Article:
A Florida judge recommended the state’s Education Practices Commission exonerate a Christian teacher who was fired for refusing to use a sixth-grade student’s “chosen pronouns.”
Yojary Mundaray taught science at Jose de Diego Middle School, in the Miami-Dade County School District. After her firing, Florida Department of Education Commissioner Manny Diaz Jr. added insult to injury by issuing an Administrative Complaint against her.
The complaint, with penalties that included revoking Mundaray’s teaching certificate and up to $8,000 in fines, alleged she “imposed her personal religious views” on the student, a girl who identified as a boy, whom the judge called “Pat.”
In a stinging rebuke to Diaz’s complaint, Administrative Law Judge John Van Laningham wrote, “This case is not about proselytizing but about transgender ideology.” He also called transgenderism “a kind of state-sponsored religion,” explaining:
Advocates of transgenderism can be as doctrinaire as religious zealots these days. As this case demonstrates, adhering to the traditional view that gender is biologically determined can get a person excommunicated, from a job in this instance.
Indeed, a reasonable argument can be made that transgenderism is fast becoming, if it has not already become, a kind of state-sponsored religion. Ironically, if anyone attempted to impose beliefs in this instance, it was Pat and, more importantly, the District who did so. Each sought to force Mundaray to conform her conduct to tenets of transgenderism, which she rejects. Mundaray’s refusal to convert to this new secular faith cost her dearly.
The incident started when Mundaray disciplined Pat and another student, telling them to stop “playing rough with the boys.”
The girl later approached her teacher, saying she was “transgender” and wanted to be referenced with masculine pronouns. Van Laningham described what happened next:
Mundaray explained that she could not do that due to her Christian beliefs. Pat’s response was, “I think God made a mistake.” Pat meant that God had erred in causing or allowing her to be born a female, rather than a male.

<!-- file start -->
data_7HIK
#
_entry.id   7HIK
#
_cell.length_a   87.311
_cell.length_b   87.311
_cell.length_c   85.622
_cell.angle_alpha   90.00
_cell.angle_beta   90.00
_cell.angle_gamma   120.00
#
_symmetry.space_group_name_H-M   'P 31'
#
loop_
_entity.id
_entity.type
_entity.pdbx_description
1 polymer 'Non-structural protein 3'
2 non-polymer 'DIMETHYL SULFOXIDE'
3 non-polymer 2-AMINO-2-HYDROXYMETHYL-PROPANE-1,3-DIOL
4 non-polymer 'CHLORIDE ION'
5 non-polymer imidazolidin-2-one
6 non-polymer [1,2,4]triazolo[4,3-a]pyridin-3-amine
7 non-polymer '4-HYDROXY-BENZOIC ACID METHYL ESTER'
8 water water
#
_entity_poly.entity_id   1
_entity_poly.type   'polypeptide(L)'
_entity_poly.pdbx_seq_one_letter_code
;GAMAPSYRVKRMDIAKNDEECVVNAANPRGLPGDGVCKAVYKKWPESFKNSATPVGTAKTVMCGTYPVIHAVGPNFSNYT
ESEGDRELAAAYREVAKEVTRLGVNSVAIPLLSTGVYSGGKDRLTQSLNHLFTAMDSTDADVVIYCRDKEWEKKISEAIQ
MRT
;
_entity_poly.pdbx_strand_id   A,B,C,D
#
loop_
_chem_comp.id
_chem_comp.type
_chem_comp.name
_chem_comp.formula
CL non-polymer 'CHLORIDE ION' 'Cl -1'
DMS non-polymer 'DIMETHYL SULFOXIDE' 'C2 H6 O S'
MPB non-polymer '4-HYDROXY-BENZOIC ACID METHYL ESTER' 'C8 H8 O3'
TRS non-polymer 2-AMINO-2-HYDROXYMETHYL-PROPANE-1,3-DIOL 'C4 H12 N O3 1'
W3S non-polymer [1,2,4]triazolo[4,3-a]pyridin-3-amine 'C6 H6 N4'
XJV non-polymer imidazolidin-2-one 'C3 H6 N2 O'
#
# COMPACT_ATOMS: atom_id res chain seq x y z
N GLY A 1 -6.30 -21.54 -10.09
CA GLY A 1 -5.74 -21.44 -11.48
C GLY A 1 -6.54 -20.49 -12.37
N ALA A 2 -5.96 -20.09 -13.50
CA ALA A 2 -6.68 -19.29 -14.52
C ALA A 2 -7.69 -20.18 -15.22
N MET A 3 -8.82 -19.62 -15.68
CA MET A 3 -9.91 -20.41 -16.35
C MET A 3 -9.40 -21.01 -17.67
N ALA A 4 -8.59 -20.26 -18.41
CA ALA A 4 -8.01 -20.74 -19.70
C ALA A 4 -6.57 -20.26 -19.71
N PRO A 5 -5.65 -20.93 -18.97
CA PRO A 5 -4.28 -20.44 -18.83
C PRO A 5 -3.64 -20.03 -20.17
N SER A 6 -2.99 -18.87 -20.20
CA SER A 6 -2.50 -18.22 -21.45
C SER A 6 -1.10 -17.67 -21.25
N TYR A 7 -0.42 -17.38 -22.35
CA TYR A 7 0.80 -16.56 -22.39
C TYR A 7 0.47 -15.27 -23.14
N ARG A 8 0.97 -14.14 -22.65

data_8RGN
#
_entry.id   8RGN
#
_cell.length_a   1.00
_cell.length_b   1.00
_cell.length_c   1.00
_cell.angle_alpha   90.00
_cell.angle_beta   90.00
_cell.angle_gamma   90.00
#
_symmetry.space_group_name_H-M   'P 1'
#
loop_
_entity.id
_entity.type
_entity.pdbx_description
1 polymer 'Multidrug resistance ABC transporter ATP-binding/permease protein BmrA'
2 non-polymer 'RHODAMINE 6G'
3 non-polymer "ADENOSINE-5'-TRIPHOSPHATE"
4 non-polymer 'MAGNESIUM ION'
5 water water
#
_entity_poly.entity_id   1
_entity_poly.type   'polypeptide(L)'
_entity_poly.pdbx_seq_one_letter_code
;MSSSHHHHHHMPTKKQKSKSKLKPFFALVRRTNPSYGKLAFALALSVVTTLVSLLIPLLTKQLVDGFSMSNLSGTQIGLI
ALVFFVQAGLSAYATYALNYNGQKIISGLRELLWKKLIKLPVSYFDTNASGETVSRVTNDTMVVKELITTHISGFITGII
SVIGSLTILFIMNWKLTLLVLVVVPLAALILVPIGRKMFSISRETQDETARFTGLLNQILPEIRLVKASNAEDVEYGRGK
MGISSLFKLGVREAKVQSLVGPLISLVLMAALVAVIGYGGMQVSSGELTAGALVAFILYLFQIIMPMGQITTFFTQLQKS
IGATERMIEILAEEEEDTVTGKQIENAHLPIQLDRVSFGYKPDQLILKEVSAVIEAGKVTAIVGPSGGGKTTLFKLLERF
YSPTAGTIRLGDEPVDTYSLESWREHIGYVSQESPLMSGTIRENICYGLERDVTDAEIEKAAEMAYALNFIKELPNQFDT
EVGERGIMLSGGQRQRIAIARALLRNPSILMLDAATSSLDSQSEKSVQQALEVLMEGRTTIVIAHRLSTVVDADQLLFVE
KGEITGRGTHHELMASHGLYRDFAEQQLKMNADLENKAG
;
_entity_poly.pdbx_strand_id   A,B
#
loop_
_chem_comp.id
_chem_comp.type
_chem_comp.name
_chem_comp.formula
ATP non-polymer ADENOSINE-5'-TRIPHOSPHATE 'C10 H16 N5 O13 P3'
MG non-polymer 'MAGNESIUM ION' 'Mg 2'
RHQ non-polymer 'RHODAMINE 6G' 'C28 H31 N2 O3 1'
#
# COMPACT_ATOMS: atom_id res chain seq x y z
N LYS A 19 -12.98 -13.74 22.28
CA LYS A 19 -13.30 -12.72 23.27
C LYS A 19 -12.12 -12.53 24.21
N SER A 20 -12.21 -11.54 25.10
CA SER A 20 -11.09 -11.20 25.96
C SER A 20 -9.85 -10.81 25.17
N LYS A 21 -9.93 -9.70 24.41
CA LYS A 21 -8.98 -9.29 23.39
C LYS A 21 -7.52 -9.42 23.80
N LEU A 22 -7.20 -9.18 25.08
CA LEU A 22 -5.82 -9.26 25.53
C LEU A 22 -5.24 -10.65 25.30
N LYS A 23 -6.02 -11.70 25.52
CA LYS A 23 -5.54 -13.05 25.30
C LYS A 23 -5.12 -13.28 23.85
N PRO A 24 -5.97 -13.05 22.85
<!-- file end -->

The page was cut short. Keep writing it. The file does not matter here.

Pat’s statement contradicts the orthodox Christian belief that God is inerrant and infallible. Regardless, she was clearly criticizing God (or more likely, by mocking the teacher’s faith, insulting Mundaray). Mundaray replied, “I’m a Christian, and my God made no mistakes.”
“That was it, as far as the alleged religious imposition goes,” said Van Laningham, adding that “Mundaray made no attempt to force Pat to accept, conform to or even acknowledge any Christian doctrine.”
He called the allegation from Commissioner Diaz “untrue,” saying:
At most, Mundaray expressed her view that God is inerrant, which is about as anodyne a theological statement as one could make.
Further, she did so only in defense of the God she worships. Surely, such cannot constitute a disciplinable offense in a country whose foundational principles include religious freedom.
Mundaray appealed the complaint to the Florida Division of Administrative Hearings, which hears disputes between citizens and state agencies. The judge stated, “The Commissioner presented insufficient proof of his material allegations of fact against Mundaray,” and he recommended that the Education Practices commission “enter a final order exonerating Mundaray of all charges brought against her in this proceeding.”
Van Laningham also noted that under current Florida law, enacted on July 1, 2023, Mundaray could not be forced to use language about “gender” she did not believe. The judge wrote:
Further, no teacher may “be required, as a condition of employment … , to refer to another person using that person’s preferred personal title or pronouns if such personal title or pronouns do not correspond to that person’s sex.” …
In short, had the incident with Pat occurred today, instead of three years ago, Mundaray would have been protected against the significant loss she suffered simply for refusing to do what the law now deems “false.”
Judge Van Laningham is absolutely correct: Transgenderism absolutely is “a kind of state-sponsored religion.” And this state-mandated ideology has come at a high cost to free speech and religious freedom, to parental rights, and to young children whose bodies are permanently damaged and disfigured with drugs, hormones and surgeries.
We’re thankful for Christians like Yojary Mundaray, who are standing up for truth – even at the expense of losing their jobs.
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